“SB 123 is as simple as it sounds. There’s no logical reason nor rational thinking that can veto this bill. It’s not policy. It’s just a simple correction of a scrivener’s error scooped into a pile and discarded offhand,” said Gollihare, an attorney. “I jokingly referred to it as my landmark legislation. And maybe it is. Landmark means a case or law that is studied because it has historical (…) significance. I think to the governor’s veto, this bill achieved that status.”

Later in the morning, Hall moved to override SB 623, a bill he claimed “was a request by the governor himself.”

When Senate Floor Leader Greg McCortney (R-Ada) moved to override the veto on SB 249, he also took a dig at Stitt.

“During a recent tantrum, the chief executive of the state indicated he did not think it was important for hospice patients in nursing homes to have quick access to pain medication,” McCortney said.

To override vetoes, both chambers of the Legislature must vote with two-thirds support of their chamber to push the bill into law despite the governor’s objection. Overrides of vetoed bills must begin in their chamber of origin and then be voted on by the opposite chamber.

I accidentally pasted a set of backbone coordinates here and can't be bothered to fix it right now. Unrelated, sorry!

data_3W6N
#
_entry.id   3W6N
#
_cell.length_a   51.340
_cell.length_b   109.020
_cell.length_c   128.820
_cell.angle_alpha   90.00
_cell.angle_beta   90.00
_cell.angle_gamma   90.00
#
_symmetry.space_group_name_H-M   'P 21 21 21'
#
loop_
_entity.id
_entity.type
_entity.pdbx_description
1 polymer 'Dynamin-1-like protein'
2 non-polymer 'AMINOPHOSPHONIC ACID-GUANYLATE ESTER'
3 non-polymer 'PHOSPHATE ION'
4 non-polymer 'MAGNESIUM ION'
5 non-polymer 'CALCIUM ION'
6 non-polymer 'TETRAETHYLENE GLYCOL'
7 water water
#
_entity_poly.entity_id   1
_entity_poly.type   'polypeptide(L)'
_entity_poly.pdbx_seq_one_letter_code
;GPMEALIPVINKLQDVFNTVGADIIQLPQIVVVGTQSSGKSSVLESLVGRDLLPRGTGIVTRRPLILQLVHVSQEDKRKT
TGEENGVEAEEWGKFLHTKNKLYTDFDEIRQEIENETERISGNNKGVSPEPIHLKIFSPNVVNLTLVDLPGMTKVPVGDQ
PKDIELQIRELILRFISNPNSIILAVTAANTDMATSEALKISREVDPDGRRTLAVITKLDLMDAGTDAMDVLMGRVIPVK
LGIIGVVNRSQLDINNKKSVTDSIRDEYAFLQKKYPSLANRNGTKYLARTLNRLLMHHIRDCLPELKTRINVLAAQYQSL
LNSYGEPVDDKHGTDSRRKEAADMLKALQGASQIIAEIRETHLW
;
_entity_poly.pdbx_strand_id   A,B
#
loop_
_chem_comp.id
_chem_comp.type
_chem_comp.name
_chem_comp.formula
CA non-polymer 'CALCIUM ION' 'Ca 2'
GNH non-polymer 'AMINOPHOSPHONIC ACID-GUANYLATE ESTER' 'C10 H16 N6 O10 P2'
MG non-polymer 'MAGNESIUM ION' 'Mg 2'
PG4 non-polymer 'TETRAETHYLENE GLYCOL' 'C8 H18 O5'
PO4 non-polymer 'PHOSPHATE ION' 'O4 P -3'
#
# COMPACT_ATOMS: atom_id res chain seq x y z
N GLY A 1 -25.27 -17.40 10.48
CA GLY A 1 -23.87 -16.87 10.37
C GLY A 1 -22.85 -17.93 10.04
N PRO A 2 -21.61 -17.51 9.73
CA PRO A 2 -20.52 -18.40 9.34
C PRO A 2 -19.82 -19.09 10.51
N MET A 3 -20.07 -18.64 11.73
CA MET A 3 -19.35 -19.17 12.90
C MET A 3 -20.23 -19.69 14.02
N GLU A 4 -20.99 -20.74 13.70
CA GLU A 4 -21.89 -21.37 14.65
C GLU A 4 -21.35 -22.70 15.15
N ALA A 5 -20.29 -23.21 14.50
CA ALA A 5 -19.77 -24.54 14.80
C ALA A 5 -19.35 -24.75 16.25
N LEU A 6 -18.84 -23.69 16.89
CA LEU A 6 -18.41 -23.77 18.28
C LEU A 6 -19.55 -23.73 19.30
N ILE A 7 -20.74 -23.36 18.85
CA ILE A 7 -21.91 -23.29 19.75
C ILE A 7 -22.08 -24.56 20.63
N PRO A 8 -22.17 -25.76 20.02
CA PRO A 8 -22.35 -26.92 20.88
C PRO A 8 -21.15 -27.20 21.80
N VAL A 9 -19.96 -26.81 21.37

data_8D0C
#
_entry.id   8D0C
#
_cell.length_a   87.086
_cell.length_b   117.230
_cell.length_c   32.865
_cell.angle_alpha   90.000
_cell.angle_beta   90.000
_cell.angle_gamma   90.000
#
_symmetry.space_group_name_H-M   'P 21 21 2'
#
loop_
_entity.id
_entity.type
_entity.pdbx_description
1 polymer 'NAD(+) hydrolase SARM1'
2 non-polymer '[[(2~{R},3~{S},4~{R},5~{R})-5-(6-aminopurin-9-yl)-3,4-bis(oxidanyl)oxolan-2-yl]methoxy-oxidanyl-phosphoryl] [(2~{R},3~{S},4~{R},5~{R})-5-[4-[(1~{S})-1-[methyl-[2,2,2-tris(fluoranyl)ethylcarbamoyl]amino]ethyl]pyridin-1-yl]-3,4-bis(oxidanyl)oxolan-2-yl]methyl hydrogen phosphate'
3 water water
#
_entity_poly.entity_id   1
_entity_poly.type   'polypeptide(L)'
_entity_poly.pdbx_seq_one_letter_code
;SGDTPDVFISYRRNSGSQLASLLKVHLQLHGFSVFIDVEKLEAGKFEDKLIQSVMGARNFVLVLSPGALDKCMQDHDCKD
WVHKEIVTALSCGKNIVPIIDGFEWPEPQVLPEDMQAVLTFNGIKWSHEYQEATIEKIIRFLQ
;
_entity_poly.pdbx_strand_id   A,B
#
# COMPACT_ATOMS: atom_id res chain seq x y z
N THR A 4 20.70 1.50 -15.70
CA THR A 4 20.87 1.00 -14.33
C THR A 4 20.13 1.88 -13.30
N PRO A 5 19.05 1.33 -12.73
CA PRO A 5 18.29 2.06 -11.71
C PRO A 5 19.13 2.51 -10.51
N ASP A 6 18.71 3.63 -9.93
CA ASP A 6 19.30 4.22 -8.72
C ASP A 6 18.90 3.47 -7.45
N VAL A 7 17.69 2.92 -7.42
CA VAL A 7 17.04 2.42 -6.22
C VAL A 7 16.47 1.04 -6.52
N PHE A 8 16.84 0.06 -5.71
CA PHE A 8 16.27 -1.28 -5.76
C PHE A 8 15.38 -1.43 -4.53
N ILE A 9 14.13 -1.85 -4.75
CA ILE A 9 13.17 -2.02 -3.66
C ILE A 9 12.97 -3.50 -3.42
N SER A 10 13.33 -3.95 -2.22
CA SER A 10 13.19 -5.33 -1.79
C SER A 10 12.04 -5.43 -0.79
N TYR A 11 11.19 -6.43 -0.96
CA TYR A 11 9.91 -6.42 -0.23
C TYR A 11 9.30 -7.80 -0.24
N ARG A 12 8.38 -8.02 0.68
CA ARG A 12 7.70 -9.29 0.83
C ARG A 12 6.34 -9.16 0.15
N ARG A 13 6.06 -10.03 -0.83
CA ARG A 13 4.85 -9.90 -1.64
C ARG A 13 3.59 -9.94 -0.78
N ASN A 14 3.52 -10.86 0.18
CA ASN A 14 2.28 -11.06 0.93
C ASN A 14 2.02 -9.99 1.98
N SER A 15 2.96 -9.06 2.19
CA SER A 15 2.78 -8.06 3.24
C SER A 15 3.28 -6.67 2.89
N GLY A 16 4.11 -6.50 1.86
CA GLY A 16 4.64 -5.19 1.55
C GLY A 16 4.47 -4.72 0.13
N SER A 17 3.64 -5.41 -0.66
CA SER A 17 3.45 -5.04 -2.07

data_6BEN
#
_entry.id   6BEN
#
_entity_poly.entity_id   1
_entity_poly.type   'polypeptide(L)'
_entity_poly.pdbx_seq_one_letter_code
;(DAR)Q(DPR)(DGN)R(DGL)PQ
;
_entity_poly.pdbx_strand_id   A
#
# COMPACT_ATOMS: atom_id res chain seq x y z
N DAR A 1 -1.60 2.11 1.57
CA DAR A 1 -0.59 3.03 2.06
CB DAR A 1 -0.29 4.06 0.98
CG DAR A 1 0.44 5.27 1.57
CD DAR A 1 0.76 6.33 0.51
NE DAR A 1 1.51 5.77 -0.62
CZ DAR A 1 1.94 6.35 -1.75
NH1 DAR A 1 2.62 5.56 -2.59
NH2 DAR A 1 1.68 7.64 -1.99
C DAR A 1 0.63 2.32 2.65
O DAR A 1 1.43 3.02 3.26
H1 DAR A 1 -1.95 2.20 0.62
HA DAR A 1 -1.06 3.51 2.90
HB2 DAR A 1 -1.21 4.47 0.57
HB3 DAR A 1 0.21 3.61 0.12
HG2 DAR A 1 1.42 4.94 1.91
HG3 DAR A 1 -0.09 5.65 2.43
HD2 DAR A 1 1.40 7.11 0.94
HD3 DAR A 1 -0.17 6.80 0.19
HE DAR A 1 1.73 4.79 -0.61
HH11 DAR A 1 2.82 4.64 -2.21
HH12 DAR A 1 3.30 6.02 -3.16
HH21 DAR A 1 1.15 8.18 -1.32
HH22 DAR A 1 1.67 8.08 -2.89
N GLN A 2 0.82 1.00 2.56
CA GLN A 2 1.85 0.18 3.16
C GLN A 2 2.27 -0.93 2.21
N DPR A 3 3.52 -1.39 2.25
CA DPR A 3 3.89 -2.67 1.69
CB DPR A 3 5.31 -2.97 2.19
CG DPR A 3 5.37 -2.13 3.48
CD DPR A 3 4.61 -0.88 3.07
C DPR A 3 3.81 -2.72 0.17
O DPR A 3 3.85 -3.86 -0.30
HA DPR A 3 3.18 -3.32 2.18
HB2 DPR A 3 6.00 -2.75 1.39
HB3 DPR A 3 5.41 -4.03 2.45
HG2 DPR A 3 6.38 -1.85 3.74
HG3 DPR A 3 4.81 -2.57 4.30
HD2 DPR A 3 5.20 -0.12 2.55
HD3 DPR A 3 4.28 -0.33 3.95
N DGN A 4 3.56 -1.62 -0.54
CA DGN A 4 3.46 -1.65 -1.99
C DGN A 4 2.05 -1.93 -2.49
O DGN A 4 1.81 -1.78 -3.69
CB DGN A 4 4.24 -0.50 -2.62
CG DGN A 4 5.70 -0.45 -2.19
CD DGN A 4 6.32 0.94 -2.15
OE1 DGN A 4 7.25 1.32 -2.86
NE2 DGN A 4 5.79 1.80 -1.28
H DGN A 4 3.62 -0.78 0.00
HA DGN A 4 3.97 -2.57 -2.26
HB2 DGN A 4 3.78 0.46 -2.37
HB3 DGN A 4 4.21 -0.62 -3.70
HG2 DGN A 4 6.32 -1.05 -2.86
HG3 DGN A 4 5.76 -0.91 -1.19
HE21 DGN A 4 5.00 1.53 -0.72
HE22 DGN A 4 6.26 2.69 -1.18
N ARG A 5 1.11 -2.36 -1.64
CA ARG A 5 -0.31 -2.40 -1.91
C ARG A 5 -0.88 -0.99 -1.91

Thursday, Senate President Pro Tempore Greg Treat (R-OKC) discussed his reaction to Stitt’s 20 vetoes on April 26.

“I’ve said publicly and I’ve said privately to him that I thought it was beneath the dignity of his office. I haven’t wavered on that opinion,” Treat said. “That doesn’t mean I can’t work with him or have a good relationship with him, but I felt that was a very inappropriate use of that authority and power. Not that he is precluded from being able to do it, but I just thought it was an abuse of that power.”

Stitt calls override of OETA veto ‘unbelievable’

Gov. Kevin Stitt answers questions during a press conference on Friday, May 26, 2023, the final day of the annual regular session of the Oklahoma Legislature. (Tres Savage)

Of all the bills Stitt vetoed and that the Legislature pushed into law despite his objections, HB 2820 to extend the sunset on the Oklahoma Educational Television Authority received the most public and national attention.

“The OETA oversees the provision of educational television systems and services provided by and through various educational and cultural agencies,” Stitt wrote in his veto message for HB 2808. “Although the OETA may have played a principal role in the provision of educational television services at one time, today the OETA’s long-term, strategic value is at best unclear, if not outright imagined.”